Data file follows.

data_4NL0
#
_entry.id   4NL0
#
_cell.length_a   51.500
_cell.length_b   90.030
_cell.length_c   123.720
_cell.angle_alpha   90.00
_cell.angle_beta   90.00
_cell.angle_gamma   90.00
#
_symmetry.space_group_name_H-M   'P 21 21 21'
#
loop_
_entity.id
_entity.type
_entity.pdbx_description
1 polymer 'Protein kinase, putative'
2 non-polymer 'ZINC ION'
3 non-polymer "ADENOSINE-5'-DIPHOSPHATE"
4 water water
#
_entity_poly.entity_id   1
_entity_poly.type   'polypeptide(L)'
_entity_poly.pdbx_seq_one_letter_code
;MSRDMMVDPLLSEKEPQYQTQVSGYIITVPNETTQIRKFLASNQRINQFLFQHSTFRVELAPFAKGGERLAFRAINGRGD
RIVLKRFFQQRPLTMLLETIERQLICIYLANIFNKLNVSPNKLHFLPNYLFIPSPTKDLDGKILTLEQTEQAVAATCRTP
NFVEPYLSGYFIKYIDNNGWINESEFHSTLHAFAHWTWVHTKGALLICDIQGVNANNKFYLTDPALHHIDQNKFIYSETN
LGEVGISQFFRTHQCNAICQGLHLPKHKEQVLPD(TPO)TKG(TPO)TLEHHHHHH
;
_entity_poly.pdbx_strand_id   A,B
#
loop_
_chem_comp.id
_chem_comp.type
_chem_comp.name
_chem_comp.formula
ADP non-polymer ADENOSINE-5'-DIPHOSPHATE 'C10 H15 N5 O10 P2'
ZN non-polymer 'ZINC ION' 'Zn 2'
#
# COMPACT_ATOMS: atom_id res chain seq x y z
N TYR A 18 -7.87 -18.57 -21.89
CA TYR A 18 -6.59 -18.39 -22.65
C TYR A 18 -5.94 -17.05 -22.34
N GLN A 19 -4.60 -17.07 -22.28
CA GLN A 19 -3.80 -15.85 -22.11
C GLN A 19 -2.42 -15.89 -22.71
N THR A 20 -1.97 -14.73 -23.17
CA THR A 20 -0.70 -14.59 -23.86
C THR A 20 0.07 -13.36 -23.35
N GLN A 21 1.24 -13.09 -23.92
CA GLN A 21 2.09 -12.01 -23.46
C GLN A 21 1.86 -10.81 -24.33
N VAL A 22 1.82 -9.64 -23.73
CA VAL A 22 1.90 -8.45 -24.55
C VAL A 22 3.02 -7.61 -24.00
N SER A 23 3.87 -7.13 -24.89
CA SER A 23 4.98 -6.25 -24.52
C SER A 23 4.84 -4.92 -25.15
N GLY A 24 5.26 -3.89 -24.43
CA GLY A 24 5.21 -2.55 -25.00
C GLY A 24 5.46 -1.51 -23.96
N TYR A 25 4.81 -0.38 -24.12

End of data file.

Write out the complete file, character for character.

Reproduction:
data_4NL0
#
_entry.id   4NL0
#
_cell.length_a   51.500
_cell.length_b   90.030
_cell.length_c   123.720
_cell.angle_alpha   90.00
_cell.angle_beta   90.00
_cell.angle_gamma   90.00
#
_symmetry.space_group_name_H-M   'P 21 21 21'
#
loop_
_entity.id
_entity.type
_entity.pdbx_description
1 polymer 'Protein kinase, putative'
2 non-polymer 'ZINC ION'
3 non-polymer "ADENOSINE-5'-DIPHOSPHATE"
4 water water
#
_entity_poly.entity_id   1
_entity_poly.type   'polypeptide(L)'
_entity_poly.pdbx_seq_one_letter_code
;MSRDMMVDPLLSEKEPQYQTQVSGYIITVPNETTQIRKFLASNQRINQFLFQHSTFRVELAPFAKGGERLAFRAINGRGD
RIVLKRFFQQRPLTMLLETIERQLICIYLANIFNKLNVSPNKLHFLPNYLFIPSPTKDLDGKILTLEQTEQAVAATCRTP
NFVEPYLSGYFIKYIDNNGWINESEFHSTLHAFAHWTWVHTKGALLICDIQGVNANNKFYLTDPALHHIDQNKFIYSETN
LGEVGISQFFRTHQCNAICQGLHLPKHKEQVLPD(TPO)TKG(TPO)TLEHHHHHH
;
_entity_poly.pdbx_strand_id   A,B
#
loop_
_chem_comp.id
_chem_comp.type
_chem_comp.name
_chem_comp.formula
ADP non-polymer ADENOSINE-5'-DIPHOSPHATE 'C10 H15 N5 O10 P2'
ZN non-polymer 'ZINC ION' 'Zn 2'
#
# COMPACT_ATOMS: atom_id res chain seq x y z
N TYR A 18 -7.87 -18.57 -21.89
CA TYR A 18 -6.59 -18.39 -22.65
C TYR A 18 -5.94 -17.05 -22.34
N GLN A 19 -4.60 -17.07 -22.28
CA GLN A 19 -3.80 -15.85 -22.11
C GLN A 19 -2.42 -15.89 -22.71
N THR A 20 -1.97 -14.73 -23.17
CA THR A 20 -0.70 -14.59 -23.86
C THR A 20 0.07 -13.36 -23.35
N GLN A 21 1.24 -13.09 -23.92
CA GLN A 21 2.09 -12.01 -23.46
C GLN A 21 1.86 -10.81 -24.33
N VAL A 22 1.82 -9.64 -23.73
CA VAL A 22 1.90 -8.45 -24.55
C VAL A 22 3.02 -7.61 -24.00
N SER A 23 3.87 -7.13 -24.89
CA SER A 23 4.98 -6.25 -24.52
C SER A 23 4.84 -4.92 -25.15
N GLY A 24 5.26 -3.89 -24.43
CA GLY A 24 5.21 -2.55 -25.00
C GLY A 24 5.46 -1.51 -23.96
N TYR A 25 4.81 -0.38 -24.12